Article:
The business is not a party to the agreement. The financing obligation is shifted to the remaining/surviving owners. When the buy-sell agreement is funded with life insurance, each owner is the owner, beneficiary and premium payer of an appropriate amount of life insurance on the other owners. 

Related: Millennial small biz owners: More prepared in 4 key areas

When establishing a business succession plan that includes a buy-sell agreement, it’s important to be mindful of potential gift tax, estate tax and business valuation issues. (Photo: Thinkstock)

Split-dollar arrangements 

Another aspect to buy-sell agreements is a split dollar arrangement.  As in other types of buy-sell agreements, life insurance is often a funding vehicle.   

Split-dollar arrangements are often used in instances where the key employee does not have sufficient funds to meet premium payments and the business owner has the desire and ability to assist the employee.  

Generally, the employer will pay all of the premiums and will own all of the policy cash value. This agreement is executed separately and independently of the basic buy-sell agreement relating to the purchase and sale of the owner’s business interest.  

At the owner’s death, the employer receives death proceeds equal to the greater of its premium payment or the policy cash value. The employee receives remaining death proceeds, income tax-free.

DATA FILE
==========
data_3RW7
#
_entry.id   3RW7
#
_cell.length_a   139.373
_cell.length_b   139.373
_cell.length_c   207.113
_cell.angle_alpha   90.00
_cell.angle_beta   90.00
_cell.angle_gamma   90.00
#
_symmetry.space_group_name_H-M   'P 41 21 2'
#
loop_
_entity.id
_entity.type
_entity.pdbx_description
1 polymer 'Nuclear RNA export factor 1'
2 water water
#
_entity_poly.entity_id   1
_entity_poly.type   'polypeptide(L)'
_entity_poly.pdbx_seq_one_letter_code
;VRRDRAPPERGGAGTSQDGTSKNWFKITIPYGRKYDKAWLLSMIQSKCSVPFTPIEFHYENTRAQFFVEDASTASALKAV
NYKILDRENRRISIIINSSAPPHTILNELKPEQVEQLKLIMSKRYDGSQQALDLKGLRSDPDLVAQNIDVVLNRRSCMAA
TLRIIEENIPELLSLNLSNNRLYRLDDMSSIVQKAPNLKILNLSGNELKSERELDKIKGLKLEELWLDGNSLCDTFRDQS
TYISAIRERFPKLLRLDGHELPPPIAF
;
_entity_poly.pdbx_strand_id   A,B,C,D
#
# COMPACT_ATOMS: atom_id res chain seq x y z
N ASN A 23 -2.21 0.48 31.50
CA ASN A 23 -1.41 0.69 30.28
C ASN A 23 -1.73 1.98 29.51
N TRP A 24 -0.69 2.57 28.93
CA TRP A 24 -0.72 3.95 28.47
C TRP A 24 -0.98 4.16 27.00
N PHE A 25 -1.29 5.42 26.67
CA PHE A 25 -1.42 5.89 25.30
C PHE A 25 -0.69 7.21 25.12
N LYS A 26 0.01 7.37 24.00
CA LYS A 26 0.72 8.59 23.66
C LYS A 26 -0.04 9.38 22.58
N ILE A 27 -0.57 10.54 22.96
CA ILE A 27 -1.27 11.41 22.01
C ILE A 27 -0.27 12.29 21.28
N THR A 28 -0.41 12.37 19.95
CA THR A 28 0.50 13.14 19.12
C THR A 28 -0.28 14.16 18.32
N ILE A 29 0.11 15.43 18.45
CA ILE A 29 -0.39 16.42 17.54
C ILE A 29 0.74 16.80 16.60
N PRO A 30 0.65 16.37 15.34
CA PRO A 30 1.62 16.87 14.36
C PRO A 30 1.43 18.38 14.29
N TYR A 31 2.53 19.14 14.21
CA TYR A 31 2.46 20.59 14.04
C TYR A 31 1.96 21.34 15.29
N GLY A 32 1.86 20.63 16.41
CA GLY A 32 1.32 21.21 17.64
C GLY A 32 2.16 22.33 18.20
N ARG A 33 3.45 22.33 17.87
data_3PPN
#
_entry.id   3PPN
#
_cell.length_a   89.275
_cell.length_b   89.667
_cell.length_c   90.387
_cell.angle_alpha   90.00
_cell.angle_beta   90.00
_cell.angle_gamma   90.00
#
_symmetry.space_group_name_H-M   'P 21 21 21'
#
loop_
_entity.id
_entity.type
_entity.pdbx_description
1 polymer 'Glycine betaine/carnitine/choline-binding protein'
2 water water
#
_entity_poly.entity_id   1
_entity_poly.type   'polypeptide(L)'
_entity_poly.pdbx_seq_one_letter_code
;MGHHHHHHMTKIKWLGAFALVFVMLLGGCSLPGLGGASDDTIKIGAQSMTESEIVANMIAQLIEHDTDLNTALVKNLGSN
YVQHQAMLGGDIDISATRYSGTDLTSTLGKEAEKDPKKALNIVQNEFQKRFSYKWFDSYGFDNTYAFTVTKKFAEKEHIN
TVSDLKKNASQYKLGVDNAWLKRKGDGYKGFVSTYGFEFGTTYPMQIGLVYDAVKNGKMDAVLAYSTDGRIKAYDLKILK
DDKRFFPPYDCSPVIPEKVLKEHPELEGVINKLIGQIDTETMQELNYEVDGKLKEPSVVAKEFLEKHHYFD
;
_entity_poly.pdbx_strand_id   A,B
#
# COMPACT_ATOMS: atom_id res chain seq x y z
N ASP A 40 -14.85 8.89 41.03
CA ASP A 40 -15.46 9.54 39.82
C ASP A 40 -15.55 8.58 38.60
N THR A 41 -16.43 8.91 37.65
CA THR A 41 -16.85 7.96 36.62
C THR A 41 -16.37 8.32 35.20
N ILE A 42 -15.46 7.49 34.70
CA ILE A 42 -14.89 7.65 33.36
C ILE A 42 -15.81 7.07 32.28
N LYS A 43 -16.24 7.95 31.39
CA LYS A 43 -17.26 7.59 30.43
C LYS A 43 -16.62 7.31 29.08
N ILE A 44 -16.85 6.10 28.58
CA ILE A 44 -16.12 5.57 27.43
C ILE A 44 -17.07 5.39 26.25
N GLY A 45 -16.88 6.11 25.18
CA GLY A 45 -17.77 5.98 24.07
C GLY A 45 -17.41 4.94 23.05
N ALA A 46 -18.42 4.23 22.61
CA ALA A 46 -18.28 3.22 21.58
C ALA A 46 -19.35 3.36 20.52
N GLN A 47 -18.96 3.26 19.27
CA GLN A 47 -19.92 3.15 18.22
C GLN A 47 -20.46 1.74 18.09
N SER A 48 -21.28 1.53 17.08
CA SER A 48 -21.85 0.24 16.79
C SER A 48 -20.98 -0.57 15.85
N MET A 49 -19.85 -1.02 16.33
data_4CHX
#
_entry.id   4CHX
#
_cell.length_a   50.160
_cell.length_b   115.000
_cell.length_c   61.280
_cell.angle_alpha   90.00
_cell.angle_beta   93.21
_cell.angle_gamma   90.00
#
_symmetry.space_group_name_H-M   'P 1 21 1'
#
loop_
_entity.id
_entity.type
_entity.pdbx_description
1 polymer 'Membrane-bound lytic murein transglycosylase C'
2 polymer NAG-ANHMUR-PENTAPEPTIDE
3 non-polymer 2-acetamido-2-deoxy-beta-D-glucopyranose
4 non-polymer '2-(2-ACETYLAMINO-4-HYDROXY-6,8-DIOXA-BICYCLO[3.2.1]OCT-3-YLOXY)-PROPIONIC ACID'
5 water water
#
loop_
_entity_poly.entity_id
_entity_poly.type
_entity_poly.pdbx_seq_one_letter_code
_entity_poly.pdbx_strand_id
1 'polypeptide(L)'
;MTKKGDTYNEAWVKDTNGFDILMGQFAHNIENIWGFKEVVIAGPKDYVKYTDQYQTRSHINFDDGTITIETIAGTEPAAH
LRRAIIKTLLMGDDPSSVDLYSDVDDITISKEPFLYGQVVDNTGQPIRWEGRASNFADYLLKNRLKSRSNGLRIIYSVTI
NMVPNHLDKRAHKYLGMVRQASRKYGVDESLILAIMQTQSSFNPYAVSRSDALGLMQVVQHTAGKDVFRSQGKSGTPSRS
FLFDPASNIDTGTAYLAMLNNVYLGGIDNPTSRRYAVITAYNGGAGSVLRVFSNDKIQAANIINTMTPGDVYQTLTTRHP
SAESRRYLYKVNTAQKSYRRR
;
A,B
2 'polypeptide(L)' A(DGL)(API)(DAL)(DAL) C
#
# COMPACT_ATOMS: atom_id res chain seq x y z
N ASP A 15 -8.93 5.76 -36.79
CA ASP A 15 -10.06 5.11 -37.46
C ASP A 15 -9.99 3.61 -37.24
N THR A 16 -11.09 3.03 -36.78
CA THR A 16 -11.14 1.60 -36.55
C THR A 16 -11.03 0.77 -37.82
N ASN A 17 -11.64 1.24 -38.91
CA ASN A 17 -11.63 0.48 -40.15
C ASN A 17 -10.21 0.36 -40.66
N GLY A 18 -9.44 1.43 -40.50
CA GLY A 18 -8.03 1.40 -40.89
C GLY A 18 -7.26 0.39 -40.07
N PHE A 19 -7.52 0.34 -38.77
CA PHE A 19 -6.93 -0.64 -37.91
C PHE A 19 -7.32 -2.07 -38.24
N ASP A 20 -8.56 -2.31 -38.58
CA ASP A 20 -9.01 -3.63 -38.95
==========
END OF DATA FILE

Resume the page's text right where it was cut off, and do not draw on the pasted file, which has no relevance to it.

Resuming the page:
The employee’s death proceeds are then used toward the purchase of the business interest. The key employee is the original applicant and owner of the life insurance policy.  

The employer’s interest in the policy cash value is secured by a collateral assignment form signed by the policyowner (the key employee). The collateral assignment provides the employer with full access to the policy cash values.  

In a split-dollar arrangement, the employee will be taxed each year on the term insurance value of the death benefit the employee would receive if the owner died during the calendar year. Although the owner’s share of the policy premium is a nondeductible expense, the corporation’s cash value interest can be fully recovered by the owner’s family at his or her eventual death.  

In addition, they will also receive the employee’s share of the policy death proceeds when the deceased owner’s business interest is purchased from his or her estate. 

Important considerations 

When establishing a business succession plan that includes a buy-sell agreement, it’s important to be mindful of potential gift tax, estate tax and business valuation issues.  The implementation of a buy-sell agreement and the required sale under the agreement should not be taxable gifts where the transaction is a bona fide business arrangement and adequate consideration is given to all parties through their mutual promises.   

The IRS often scrutinizes family transactions and will use the valuation rules found in IRC §2703 to ignore valuations that provide for a sale at less than the business’ fair market value.  However, if certain criteria are met, the IRS will honor valuations established in the agreement.  It’s generally best to work with a qualified tax advisor on these complex issues. 

 

Related: 

Business succession planning: The day after disaster strikes

A case study in life insurance as a succession planning tool

Succession Planning: Just be SMART